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Logitech G413 SE review: "can't compete, even with its own predecessor"

(Image: © Future)

Our Verdict

The Logitech G413 SE is a cheap gaming keyboard designed to get the bare minimum of the job done for a fraction of a mechanical deck's usual price. However, these basic functions aren't enough to keep it competitive in today's market, even against its own predecessor.

For

  • Subtle, slimline design
  • Well constructed
  • Cheaper than most other mechanical keyboards
  • Available in TKL form factor

Against

  • Drops several key features
  • Can't keep up with current prices on previous model
  • Heavy, uncomfortable switches

The Logitech G413 is well regarded as a solid budget option for anyone after a gaming keyboard that won't break the bank. 2022 brings us a new edition, available in both full-sized and TKL form factor, but the Logitech G413 SE model doesn't quite live up to the prowess of its forefather. 

The full-sized model will set you back $79.99 / £69.99 - that's just $10 less than the original Carbon device, which is a little disappointing considering you're dropping a few key features and even more frustrating when you realize you can easily find the old model on sale for far less anyway. The TKL model does offer something more, with its streamlined form factor and lower $69.99 / £59.99 price point, though. 

We tested both models with brown tactile switches to see where they stand among today's cheap gaming keyboards, and whether you're getting your money's worth out of these budget decks. 

Design

(Image credit: Future)

To offer credit where credit's due, this is a good-looking gaming keyboard. Both the full and TKL Logitech G413 SE offers a streamlined form factor with skinny bezels, a compact deck of keys, and a shorter height. Each keyboard comes in a full-black aesthetic, which contrasts the bright white LEDs under each key nicely. This is a simple design, but it was actually nicer to look at than some of the more garish keyboards on the market right now. There's no RGB fireworks in the corner of your eye, and no ostentatious dials, ports, or angular lines to contend with either. An ever-so-slightly brushed top plate is your lot here, with a shiny G logo adorning the top right-hand corner. 

Essential Info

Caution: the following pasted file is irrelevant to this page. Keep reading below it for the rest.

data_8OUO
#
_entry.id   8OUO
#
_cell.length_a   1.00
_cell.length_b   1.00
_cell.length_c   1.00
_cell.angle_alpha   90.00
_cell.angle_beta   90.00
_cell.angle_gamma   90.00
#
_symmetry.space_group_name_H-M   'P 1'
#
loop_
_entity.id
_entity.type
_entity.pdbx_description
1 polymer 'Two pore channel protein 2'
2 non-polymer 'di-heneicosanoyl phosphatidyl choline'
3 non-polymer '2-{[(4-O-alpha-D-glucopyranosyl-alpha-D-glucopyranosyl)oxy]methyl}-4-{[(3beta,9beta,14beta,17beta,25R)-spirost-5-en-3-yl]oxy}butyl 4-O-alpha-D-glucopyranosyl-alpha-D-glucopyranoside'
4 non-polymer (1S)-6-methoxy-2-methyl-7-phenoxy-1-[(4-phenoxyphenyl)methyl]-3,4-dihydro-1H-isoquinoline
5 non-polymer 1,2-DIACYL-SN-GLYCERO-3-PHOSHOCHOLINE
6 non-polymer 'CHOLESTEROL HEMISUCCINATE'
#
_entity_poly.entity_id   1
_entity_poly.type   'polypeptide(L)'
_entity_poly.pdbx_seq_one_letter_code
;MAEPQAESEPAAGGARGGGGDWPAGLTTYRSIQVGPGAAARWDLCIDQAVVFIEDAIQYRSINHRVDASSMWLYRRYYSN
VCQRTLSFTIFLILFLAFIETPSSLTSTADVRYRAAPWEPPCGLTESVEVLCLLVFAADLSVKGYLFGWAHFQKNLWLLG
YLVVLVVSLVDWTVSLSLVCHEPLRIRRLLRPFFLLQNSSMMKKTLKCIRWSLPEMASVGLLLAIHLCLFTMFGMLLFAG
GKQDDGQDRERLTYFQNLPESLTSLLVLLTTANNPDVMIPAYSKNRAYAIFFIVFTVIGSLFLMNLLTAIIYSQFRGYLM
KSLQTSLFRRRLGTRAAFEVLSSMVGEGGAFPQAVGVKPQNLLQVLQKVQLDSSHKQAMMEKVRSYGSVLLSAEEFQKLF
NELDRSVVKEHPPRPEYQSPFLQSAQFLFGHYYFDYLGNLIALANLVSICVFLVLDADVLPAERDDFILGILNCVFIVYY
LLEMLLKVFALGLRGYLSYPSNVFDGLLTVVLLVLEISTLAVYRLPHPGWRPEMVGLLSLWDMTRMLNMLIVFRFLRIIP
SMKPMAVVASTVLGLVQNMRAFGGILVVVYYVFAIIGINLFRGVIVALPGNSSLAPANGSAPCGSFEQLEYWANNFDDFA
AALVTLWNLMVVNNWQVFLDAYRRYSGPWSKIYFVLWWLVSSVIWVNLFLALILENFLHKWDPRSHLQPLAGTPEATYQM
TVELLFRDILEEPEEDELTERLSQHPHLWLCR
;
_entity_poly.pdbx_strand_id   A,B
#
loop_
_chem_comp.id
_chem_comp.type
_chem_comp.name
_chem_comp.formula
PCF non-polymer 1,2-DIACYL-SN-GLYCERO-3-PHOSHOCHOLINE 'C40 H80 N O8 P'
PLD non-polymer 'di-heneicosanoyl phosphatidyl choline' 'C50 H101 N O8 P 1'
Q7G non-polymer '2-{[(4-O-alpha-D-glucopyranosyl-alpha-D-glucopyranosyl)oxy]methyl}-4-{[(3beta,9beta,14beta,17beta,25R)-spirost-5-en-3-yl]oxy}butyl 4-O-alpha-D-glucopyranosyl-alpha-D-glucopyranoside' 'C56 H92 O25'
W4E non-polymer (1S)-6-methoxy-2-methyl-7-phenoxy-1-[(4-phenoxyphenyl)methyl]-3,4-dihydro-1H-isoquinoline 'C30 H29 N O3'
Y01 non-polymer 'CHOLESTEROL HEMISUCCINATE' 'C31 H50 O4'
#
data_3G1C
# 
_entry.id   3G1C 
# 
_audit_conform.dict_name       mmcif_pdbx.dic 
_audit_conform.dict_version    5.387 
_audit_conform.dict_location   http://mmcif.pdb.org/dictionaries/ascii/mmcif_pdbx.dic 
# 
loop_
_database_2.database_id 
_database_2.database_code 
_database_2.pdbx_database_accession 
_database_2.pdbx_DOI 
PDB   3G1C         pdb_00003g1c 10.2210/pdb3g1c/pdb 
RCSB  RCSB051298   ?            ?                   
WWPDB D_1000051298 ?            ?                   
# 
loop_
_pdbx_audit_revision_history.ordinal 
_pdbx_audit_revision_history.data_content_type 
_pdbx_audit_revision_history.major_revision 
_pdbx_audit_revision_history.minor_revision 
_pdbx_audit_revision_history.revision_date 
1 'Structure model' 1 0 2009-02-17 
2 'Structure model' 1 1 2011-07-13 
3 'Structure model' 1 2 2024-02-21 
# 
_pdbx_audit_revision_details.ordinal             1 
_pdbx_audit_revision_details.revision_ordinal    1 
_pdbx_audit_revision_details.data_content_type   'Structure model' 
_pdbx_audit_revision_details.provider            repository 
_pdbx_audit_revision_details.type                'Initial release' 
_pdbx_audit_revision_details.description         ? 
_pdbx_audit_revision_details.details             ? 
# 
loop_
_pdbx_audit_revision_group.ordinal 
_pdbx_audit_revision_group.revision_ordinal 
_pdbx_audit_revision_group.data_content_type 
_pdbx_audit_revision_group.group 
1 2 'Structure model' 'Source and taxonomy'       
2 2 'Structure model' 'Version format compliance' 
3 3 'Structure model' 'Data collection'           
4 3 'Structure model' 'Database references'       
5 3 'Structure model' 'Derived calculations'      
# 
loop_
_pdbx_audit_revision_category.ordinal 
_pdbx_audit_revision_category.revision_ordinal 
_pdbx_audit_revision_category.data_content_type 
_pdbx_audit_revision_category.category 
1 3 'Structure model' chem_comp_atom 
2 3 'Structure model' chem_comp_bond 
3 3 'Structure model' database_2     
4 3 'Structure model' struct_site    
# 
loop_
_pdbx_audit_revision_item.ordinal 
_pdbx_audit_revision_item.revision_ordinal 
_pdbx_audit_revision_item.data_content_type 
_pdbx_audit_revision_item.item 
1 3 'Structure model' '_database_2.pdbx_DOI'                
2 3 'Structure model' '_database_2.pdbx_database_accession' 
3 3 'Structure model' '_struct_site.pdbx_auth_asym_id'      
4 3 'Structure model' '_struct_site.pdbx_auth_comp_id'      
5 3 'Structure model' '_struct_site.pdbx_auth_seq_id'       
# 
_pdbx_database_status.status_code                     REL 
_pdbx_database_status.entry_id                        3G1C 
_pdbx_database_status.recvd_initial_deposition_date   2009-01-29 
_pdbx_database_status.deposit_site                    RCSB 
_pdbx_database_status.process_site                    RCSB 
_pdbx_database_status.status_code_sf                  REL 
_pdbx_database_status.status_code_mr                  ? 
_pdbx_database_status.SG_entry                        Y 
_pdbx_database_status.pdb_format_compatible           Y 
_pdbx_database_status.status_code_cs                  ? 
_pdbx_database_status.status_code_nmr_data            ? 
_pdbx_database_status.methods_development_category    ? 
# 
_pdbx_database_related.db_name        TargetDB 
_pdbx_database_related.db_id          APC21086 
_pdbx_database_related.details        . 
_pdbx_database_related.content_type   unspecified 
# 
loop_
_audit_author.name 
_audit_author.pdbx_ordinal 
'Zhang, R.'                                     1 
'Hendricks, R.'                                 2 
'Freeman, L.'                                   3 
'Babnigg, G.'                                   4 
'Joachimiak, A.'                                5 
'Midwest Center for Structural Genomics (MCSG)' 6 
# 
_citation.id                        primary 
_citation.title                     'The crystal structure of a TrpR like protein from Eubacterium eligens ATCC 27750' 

(Image credit: Future)

Average price: $79.99 (full) / $69.99 (TKL) | £69.99 (full) / £59.99 (TKL)
Type: 
Mechanical
Size: 
Full / TKL
Switches:  Long Hua Tactile Brown
Keycaps: PBT
Media keys: None
Wrist rest: None
USB passthrough: None

Of course, this subtle design is achieved by ripping many key features out (more on that further down), but if you don't want your desk to look like an amusement park this is an excellent option.

The aluminum top plate holds up well and there's no flex or annoying switch reverb to be concerned about either. The whole deck feels solid - far more durable, in fact, than other models which can easily run you into three-figure pricing. I was surprised to find PBT keycaps under my fingertips here as well. They offer a textured surface and a particularly comfortable keycap feel rarely found at this lower price point.

Features

The spec sheet is where things start to go south. The Logitech G413 SE is a stripped-back product. Logitech wants to offer a simple set of mechanical switches at an affordable price point, which means you're dropping a heavy load of additional features - some of which have become stock standard on even budget gaming keyboards. There are no dedicated media keys, macro controls, RGB lighting, wrist rest, or key programming here, and the SE model is not compatible with Logitech's G-Hub software.

(Image credit: Future)

That would all be fine if Logitech was focusing on its key switches at this price point. Unfortunately, it's not. The G143 SE uses brown tactile Long Hua switches, a cheap Khailh-like with a particularly heavy feel. My fingers are tired just typing this review. While I did find them to be particularly smooth, and with very little reverberation around the insides of the case, these are loud, stiff switches that feel clunky under hand and cumbersome to actuate. Many gaming keyboards do offer budget switches at this price point, but when each keystroke is this unwieldy, it's well worth pitching your budget a little higher for a set of Cherrys at least - your knuckle joints will thank you later.